TALK OF THE TOWN LEADS STRAIGHT TO DISCOVERY
In a cafe in Cyprus, the University of Cincinnati scholar overheard conversations about an ancient tomb. Her interest piqued, she listened intently as the locals described an apparently undisturbed archaeological site. It might be only a tall tale or a local legend, Gisela Walberg thought, but what if...?
"I had heard an awful lot of local talk about a possible tomb in the area. A woman alone going to the local cafenia is not the thing to do, but it was a good place to talk to people.
"I heard so much about the tomb, I thought I had better investigate. I became afraid if I didn't, someone else might - namely a looter," says Walberg, UC's Marion Rawson Professor of Aegean Prehistory.
The tomb proved to be the only one of three that had not been plundered. "Looters often smash things up, so when we came upon this tomb, where the artifacts remained in place, we knew we found something big," she says.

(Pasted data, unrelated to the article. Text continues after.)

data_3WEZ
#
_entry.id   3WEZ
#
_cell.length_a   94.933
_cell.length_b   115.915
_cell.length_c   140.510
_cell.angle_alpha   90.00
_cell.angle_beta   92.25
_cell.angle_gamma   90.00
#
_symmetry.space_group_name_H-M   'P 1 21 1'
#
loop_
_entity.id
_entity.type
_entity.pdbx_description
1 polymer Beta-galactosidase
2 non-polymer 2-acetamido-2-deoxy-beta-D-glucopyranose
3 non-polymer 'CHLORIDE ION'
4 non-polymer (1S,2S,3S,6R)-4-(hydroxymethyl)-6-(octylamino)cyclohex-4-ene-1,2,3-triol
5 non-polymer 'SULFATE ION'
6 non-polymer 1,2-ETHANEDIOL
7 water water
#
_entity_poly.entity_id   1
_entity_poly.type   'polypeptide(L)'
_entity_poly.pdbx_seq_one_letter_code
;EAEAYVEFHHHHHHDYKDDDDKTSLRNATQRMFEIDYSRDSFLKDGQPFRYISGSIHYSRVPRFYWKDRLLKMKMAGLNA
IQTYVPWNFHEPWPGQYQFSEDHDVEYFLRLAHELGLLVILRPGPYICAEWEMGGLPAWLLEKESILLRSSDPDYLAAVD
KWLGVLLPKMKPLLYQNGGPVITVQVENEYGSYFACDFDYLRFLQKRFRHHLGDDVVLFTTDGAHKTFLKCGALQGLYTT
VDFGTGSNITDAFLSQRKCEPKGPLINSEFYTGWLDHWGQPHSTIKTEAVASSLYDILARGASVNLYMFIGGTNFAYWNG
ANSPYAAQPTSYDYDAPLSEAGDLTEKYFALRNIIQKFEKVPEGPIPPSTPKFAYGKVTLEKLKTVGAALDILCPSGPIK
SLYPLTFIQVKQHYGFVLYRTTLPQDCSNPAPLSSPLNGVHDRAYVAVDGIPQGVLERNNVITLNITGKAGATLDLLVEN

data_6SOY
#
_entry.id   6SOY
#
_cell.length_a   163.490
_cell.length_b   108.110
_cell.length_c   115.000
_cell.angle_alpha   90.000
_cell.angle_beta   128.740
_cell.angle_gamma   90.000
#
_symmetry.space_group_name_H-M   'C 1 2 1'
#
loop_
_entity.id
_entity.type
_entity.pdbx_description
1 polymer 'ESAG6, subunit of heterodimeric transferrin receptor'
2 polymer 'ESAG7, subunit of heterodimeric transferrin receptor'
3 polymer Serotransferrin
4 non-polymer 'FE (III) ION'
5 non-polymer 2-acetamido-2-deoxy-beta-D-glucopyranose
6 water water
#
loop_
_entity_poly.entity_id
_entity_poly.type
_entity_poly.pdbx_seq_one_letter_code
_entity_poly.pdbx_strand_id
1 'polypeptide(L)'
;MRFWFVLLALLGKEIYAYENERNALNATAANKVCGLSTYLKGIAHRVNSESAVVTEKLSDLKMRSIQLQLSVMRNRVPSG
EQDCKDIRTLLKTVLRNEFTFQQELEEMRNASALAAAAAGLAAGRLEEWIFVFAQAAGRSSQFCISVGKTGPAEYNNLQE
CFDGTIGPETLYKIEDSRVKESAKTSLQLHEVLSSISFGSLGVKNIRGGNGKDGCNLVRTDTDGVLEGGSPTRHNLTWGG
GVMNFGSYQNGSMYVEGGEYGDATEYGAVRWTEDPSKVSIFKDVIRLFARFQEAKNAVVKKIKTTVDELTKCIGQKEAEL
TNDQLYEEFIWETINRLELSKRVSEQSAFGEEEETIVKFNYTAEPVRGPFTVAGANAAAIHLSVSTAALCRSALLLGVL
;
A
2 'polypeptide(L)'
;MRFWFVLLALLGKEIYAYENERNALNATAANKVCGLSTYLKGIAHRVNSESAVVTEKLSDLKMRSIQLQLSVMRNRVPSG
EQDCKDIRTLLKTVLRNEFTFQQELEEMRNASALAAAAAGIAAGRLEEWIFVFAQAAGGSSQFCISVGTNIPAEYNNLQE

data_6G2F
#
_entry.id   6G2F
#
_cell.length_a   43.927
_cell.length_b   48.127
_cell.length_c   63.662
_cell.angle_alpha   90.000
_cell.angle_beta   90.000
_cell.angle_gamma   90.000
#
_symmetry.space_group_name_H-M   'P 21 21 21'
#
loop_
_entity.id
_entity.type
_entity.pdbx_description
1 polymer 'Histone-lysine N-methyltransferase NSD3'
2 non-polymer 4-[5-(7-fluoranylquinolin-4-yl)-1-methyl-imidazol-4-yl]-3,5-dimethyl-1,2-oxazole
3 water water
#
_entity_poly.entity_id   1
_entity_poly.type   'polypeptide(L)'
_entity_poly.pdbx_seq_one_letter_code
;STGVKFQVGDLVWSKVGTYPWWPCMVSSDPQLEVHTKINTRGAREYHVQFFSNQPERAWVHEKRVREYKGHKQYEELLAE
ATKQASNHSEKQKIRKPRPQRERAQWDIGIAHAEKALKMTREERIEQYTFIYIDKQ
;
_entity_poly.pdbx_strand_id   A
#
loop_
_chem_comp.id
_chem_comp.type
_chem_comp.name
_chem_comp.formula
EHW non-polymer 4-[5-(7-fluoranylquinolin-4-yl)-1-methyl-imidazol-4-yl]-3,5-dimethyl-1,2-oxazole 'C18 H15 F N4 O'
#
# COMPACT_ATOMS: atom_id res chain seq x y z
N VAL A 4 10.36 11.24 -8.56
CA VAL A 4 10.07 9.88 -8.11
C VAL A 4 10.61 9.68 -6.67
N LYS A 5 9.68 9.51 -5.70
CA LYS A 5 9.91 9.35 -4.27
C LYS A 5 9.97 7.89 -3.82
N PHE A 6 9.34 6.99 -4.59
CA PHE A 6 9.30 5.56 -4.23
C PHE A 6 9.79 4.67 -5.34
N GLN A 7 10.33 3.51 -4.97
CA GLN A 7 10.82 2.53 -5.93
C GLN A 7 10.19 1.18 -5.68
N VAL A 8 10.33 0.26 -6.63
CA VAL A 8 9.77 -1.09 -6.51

"I was worried we would not be able to deal with so much in the time we had left," Walberg says.
One rare discovery proved to be a jar, or pithos, containing unburnt human bones. Human remains were usually burned if placed in a jar. The skeletal remains belonged to someone who suffered from a recurrent bone infection, a condition that caused the bones to become extremely porous - "almost like lace," Walberg says. The diagnosis is the work of Alexis Boutin, a PhD candidate in anthropology at the University of Pennsylvania.
They're young but not puppies. It's not clear why there are so many together in this spot. There is a much later, Hellenistic well from the Agora in Athens with numerous dog skeletons together with bones of human infants, but the significance of that find is unclear, too," Walberg says.
Built at the end of a river flowing from the Troodos Mountains, Bamboula flourished between the 13th and 11th centuries B.C. Walberg and the team will return in summer 2003 for further investigations. The work is funded by UC's Louise Taft Semple Fund.
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